Will Jamie give Chris a second chance now that he’s handsome? Or will Samantha (who also loves Chris) ruin the chance for true love to blossom? These are the questions posited in the plot of just friends. More or less, we have the makings of a classic love triangle story and, I mean c’mon, who doesn’t love a good love triangle story?
Additionally, the idea of someone returning to their hometown to reckon with their past demons is also compelling, but this particular narrative repetitively gets trapped in the “Chris used to be overweight and now he’s fit” plot point. There’s a lot of content here that, by today’s standards, we’d call “fat-shaming,” and that’s just the beginning of the story’s problems. We’ll cover more when we get to the romance section.
The cast: B
It almost feels as if the Chris Brander role was written with Reynolds in mind. “Just Friends” is playing to basically all of his strengths. He’s given plenty of opportunities to deliver witty, sarcastic one-liners a la “Deadpool,” and his trademark “Sexiest man alive”-winning handsomeness is practically a necessity for the story to work. The script overindulges in physical comedy (more on that later), and that’s another arena where Reynolds is incredibly effective.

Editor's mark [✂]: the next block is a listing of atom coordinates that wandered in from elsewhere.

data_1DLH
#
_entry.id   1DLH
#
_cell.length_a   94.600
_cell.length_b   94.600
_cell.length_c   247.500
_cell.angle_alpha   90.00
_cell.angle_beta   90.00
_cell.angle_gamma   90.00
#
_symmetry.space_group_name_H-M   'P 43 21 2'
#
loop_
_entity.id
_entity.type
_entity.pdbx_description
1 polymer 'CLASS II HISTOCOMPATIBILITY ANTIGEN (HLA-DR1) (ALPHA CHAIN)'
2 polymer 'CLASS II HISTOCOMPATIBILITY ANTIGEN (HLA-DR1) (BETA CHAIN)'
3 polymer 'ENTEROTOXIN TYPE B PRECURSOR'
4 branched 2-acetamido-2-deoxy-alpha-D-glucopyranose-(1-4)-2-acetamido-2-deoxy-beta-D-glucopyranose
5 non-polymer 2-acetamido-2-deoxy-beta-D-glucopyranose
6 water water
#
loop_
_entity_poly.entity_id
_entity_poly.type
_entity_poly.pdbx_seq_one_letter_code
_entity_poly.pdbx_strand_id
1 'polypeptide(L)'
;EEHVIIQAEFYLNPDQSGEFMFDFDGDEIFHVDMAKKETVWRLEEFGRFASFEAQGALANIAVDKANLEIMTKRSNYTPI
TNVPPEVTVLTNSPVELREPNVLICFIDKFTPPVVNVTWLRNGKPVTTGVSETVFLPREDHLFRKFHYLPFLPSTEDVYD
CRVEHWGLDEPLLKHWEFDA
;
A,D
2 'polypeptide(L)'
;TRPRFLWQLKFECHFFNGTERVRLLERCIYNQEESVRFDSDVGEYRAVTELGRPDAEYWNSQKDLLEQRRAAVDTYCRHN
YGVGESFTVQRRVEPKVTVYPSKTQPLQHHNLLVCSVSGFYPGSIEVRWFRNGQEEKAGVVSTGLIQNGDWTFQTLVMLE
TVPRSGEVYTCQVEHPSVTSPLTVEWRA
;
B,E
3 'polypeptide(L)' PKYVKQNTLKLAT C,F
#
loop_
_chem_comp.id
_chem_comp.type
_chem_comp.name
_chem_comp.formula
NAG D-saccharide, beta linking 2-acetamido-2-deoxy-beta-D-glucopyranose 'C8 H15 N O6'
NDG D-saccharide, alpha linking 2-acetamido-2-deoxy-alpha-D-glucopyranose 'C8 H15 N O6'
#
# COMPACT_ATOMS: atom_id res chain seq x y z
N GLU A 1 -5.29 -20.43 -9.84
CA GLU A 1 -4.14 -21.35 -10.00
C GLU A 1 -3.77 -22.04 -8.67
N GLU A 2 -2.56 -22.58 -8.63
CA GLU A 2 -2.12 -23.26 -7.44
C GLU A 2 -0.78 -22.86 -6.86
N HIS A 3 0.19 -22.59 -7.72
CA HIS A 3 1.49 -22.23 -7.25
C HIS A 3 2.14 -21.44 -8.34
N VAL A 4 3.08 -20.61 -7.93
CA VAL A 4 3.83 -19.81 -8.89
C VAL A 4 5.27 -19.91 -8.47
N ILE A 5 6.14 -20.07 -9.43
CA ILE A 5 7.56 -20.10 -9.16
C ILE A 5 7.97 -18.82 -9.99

Smart is, in this writer’s opinion, an incredibly underrated actress, but this story doesn’t offer her much to work with. In “Just Friends” the focus is always on Chris, so Smart’s turn as Jamie Palomino is never given the space to shine through.